Guillermo Estrella Tolentino (1890 -1976) is a classical sculptor who was named National Artist for the Visual Arts in 1973. Tolentino took his art studies at the U.P. School of Fine Arts, and later at the Ecole de Beux Arts. In 1926, he started teaching at the U.P. School of Fine Arts, and he would later be given the position of director. Tolentino sculpted the University of the Philippines’ most recognizable emblem, the “U.P. Oblation”, as well as the Bonifacio Monument in Caloocan City. He was also awarded the UNESCO Cultural Award in Sculpture in 1959, Araw ng Maynila Award in Sculpture in 1963, Republic Cultural Heritage Award in 1967, President’s Medal of Merit in 1973, and the Diwa ng Lahi Award in 1972, before given the highest honor as National Artist.
From the opening of the University of the Philippines in 1908, the graduates of the U.P. School of Fine Arts (or Escuela de Bellas Artes as it was then called) dominated the art scene for most of the American Occupation. The first director was Rafael Enriquez; with José Maria Raymundo Asunción (1869-1925), Teodoro Pascual Buenaventura (1863- 1950), Vicente Francisco (1866-1936), Antonio Garcia , Joaquin Ma. Herrer (1837-1917), Vicente Rivera y Mir (1872-1954) and Miguel Zaragoza y Aranquizna (1847- 1923) as the first instructors of the school.
Vicente Francisco (1866-1936) is most noted for his four figures on the façade of the Manila Cathedral, in Intramuros. Francisco apprenticed under Sotero Garcia (1844 -1917); and he would share all his knowledge at the U.P. School of Fine Arts, where Guillermo Tolentino was his student.
In 1910, Fabián Cueto de la Rosa (May 5, 1869 – December 14, 1938) joined the faculty of the U.P. School of Fine Arts, who later became its director from 1927 until the death of his wife in 1937.Under De la Rosa, many of his students also became instructors at the School of Fine Arts, such as: Ambrocio Mijares Morales (1892-1974), Guillermo Tolentino, Irineo Miranda, and his nephews Fernando Amorsolo and Pablo Amorsolo. De la Rosa first took his studies at the Escuela Superior de Pintura, Grabado y Escultura under the directorship of Don Lorenzo Rocha y Ycaza (1837-1898). In 1904, De la Rosa won gold medal in the St. Louis Exposition, for his painting “Planting Rice”.
Fernando Amorsolo y Cueto (1892-1972) is one of the most important artists in the history of painting in the Philippines. Fernando, along with his brother Pablo, lost his father at an early age; and they were “adopted” by their uncle Fabián de la Rosa. Born in Paco, Manila, Amorsolo earned a degree from the Liceo de Manila Art School in 1909, before entering the U.P. School of Fine Arts and graduating in its first batch in 1914. Amorsolo’s portrayal of the beautiful and dignified peasants of the Philippine countryside, as a form of silent nationalistic protest against the rapid adapting of American styles and attitudes among Filipinos in the city, and thus he was showing the true spirit of the Filipino was to be found in the provinces. He was declared the first National Artist, by Pres. Ferdinand Marcos, in 1972. Amorsolo is also known for designing the label of the very popular gin, Ginebra San Miguel.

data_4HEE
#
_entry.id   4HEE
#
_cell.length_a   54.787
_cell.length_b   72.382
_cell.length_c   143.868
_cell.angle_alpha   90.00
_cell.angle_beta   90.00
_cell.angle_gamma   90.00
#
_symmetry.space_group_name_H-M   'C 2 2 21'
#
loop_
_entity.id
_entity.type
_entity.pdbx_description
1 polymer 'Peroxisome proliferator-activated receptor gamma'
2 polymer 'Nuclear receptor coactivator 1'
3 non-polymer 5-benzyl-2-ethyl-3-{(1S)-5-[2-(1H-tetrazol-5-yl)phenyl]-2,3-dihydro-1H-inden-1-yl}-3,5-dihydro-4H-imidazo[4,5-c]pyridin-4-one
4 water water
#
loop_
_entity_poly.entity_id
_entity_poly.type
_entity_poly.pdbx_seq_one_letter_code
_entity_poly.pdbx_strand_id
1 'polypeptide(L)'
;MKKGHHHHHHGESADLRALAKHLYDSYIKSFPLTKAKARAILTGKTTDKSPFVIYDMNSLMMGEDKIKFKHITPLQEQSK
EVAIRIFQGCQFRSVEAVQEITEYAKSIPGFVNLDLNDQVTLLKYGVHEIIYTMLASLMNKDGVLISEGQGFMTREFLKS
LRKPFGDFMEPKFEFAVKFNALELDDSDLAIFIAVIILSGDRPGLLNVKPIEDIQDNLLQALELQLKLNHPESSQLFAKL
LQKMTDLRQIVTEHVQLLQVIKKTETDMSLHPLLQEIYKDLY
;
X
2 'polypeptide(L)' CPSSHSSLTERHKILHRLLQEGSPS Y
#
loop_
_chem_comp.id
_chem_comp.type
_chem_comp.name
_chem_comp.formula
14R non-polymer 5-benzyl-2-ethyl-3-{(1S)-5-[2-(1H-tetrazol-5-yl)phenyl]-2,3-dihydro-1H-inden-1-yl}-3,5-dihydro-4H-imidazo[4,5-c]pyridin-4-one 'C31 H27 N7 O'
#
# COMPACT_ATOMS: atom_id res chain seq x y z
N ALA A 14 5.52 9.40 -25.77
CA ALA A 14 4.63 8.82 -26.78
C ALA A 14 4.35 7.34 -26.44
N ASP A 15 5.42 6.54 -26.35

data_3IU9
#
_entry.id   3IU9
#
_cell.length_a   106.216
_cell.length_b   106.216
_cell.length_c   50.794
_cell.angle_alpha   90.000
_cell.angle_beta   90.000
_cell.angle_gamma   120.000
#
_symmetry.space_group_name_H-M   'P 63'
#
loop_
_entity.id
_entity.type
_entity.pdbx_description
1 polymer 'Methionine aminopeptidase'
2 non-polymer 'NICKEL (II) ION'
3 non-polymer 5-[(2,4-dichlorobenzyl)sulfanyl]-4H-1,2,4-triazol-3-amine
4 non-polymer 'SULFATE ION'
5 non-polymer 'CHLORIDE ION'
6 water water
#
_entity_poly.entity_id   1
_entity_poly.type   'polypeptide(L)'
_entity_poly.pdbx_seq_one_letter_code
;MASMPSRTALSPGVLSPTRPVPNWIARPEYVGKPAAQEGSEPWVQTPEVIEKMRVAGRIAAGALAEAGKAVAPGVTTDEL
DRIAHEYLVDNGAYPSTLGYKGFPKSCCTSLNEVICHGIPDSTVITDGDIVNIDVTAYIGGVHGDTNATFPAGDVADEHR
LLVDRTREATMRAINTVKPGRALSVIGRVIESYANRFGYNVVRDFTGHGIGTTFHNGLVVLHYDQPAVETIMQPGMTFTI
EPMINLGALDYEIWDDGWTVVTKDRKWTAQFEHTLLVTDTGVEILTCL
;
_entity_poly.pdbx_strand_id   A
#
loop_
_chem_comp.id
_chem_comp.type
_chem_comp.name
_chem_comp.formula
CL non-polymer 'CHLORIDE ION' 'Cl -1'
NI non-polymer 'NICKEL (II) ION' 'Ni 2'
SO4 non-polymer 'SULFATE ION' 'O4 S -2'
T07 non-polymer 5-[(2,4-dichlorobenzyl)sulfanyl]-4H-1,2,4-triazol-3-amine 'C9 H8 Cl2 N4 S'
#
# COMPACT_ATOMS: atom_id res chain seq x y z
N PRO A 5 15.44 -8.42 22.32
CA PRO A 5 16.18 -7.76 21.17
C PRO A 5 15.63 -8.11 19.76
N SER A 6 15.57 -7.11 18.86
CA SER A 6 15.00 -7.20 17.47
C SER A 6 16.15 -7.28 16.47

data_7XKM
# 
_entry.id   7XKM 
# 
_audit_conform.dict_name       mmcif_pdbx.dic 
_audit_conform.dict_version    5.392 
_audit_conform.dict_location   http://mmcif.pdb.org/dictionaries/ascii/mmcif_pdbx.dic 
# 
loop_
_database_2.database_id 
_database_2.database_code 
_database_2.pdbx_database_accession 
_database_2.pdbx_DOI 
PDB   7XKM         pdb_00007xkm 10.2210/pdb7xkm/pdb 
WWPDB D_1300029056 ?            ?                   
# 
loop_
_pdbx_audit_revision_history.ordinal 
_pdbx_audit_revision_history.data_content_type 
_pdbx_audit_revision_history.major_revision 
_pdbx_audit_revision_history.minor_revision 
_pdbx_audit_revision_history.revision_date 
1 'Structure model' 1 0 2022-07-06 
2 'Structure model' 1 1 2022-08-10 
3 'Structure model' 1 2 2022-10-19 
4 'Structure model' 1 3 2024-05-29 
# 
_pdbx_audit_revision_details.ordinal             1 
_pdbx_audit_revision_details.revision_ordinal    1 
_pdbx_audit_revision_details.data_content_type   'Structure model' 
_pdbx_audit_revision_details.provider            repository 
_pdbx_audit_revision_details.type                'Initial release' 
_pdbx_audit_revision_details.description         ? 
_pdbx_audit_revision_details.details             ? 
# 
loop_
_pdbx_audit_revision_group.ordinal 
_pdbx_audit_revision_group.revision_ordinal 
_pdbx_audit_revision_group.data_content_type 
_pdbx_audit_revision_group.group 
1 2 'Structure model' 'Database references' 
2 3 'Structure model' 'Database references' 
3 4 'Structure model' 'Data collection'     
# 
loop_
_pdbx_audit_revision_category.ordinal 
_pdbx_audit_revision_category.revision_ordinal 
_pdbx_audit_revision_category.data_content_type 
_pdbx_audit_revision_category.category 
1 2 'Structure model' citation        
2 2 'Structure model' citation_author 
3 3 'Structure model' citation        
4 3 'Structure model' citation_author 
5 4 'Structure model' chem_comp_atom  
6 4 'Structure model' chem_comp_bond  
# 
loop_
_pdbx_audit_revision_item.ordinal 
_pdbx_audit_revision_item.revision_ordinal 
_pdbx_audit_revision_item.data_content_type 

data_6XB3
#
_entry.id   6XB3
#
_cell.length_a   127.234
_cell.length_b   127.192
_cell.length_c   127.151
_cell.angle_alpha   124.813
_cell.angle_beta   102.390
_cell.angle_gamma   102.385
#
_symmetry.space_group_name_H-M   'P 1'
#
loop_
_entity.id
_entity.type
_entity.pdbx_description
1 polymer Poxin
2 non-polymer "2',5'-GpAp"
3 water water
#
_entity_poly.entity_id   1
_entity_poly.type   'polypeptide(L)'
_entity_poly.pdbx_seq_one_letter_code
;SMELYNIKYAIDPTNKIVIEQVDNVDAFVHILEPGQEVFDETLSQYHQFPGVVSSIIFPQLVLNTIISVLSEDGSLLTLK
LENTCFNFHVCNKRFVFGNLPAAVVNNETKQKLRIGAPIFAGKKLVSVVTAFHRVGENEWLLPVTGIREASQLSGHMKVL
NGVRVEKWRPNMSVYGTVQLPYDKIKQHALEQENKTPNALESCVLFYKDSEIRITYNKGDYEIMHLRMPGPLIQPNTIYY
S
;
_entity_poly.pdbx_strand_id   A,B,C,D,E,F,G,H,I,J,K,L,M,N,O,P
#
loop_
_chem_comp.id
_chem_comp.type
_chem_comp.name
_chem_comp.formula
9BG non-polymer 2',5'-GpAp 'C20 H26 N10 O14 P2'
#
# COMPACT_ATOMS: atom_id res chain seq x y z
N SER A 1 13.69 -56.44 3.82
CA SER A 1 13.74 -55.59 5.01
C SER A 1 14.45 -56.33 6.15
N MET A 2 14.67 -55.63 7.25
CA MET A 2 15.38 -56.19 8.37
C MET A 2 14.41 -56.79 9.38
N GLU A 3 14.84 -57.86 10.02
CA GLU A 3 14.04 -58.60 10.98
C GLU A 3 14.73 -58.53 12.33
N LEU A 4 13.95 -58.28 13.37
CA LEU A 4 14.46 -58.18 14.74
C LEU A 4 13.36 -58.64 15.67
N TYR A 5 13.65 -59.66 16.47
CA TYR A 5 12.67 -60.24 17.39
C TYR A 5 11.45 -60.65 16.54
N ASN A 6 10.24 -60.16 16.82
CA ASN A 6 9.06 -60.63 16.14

During the American Occupation, the genre painting style soon evolved a Romantic Realism movement, which was a means to emphasize traditional Filipino values over the rapid acceptance of the colonial influences of the Americans. With Fabián de la Rosa’s retirement, Fernando Amorsolo took the director’s position at the U.P. School Fine Arts, in 1938 (up to 1952). His influence on the students’ works into Romantic Realism lead to the style being called “The Amorsolo School of Art”. Other genre artists of that time lead this to the dominant style of the American period. One such proponent was Fernando’s brother, Pablo Cueto Amorsolo (1898 -1945). Graduation from the U.P. School of Fine Arts in1924, Pablo became known for his editorial illustrations for Philippine magazines such as the Philippine Graphic, Tribune, La Vanguardia, Philippine Herald, and Manila Times. This strong sense of nationalism in the Amorsolo family has also brought tragedy to them. In the 1890s, their eldest brother Perico joined the Katipunan movement in the revolution against Spain. He was later captured and killed by the Spanish authorities. This event leads to the heartache of their father, Pedro, and eventually his death. During World War II, it was believed that Pablo became a collaborator to the Japanese, whom he may have chosen as a better choice over the American imperialists. He was captured by Filipino guerillas, and killed in Antipolo.